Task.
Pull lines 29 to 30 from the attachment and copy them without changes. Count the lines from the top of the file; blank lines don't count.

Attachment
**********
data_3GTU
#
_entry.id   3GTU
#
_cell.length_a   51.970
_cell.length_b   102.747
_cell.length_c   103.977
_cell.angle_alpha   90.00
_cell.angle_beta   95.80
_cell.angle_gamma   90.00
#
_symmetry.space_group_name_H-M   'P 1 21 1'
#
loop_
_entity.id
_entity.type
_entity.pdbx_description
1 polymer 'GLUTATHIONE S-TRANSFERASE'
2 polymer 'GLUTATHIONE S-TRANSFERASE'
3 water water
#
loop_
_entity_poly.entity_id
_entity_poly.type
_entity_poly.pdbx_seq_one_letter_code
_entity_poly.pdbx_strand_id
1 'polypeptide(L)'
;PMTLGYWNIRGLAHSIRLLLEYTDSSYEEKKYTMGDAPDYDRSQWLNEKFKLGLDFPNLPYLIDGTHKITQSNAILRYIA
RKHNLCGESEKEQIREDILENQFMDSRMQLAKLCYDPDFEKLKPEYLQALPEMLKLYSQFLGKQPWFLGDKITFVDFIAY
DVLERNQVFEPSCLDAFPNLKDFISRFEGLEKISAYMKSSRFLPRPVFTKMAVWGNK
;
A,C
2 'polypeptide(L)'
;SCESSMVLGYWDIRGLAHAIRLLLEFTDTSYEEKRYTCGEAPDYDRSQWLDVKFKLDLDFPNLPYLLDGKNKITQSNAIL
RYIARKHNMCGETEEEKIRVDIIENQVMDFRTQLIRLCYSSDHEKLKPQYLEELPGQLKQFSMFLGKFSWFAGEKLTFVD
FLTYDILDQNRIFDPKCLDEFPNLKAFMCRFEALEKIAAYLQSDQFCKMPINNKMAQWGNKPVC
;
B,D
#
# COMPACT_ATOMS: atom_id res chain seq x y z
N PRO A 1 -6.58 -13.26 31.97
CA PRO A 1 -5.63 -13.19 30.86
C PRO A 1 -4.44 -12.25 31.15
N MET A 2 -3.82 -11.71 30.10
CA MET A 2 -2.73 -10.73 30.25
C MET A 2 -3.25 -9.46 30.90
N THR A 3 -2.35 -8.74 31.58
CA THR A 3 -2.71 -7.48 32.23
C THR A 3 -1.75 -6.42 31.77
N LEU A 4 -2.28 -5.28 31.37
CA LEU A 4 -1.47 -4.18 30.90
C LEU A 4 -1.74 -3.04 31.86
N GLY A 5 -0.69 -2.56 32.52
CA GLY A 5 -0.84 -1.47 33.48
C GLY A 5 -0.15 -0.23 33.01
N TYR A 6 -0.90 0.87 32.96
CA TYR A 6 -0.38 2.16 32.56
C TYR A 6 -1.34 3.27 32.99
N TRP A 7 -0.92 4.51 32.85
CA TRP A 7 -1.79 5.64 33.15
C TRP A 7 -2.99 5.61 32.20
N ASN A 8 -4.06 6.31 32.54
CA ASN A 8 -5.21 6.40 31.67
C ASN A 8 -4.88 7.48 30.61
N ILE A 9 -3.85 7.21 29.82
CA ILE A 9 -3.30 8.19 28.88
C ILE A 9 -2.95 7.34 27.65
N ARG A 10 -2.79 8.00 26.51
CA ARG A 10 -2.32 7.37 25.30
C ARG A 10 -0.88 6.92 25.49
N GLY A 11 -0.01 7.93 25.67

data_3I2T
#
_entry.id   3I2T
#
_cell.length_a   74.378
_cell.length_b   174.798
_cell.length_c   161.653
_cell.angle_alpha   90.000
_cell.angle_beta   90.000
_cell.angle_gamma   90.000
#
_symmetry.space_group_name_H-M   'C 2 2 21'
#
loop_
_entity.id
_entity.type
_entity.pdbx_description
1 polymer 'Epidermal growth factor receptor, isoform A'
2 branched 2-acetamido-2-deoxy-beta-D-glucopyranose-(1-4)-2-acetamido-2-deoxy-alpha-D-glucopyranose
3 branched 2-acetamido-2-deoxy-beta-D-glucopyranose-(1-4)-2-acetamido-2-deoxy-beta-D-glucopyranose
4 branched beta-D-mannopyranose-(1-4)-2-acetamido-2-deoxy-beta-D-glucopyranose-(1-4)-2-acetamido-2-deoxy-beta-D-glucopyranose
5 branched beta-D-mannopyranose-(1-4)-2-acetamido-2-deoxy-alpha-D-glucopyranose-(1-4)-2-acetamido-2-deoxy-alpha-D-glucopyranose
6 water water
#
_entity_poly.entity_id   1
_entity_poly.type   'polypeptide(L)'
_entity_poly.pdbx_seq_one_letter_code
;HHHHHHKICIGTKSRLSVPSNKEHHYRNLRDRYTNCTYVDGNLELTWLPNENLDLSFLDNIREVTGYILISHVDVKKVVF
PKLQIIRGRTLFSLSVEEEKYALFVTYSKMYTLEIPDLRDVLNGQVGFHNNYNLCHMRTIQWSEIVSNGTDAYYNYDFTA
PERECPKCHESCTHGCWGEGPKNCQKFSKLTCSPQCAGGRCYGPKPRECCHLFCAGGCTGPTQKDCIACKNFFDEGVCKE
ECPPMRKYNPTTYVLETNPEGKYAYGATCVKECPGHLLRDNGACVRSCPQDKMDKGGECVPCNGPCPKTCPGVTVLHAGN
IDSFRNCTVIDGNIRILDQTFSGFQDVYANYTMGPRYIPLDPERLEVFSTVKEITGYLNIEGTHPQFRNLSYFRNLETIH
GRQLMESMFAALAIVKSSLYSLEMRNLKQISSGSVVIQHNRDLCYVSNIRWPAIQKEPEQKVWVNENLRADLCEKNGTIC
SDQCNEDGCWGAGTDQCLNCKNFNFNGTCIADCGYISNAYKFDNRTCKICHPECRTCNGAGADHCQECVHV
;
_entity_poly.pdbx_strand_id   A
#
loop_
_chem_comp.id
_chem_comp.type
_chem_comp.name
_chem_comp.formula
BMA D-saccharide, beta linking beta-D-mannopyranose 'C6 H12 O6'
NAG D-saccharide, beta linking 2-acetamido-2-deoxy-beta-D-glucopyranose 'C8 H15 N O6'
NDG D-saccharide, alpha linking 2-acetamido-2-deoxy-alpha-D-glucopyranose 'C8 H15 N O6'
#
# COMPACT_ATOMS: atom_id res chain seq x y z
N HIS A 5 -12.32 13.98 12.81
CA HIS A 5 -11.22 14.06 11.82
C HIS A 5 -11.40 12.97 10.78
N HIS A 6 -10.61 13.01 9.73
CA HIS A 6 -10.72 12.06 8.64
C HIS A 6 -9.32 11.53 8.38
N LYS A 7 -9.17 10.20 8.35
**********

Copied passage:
RKHNLCGESEKEQIREDILENQFMDSRMQLAKLCYDPDFEKLKPEYLQALPEMLKLYSQFLGKQPWFLGDKITFVDFIAY
DVLERNQVFEPSCLDAFPNLKDFISRFEGLEKISAYMKSSRFLPRPVFTKMAVWGNK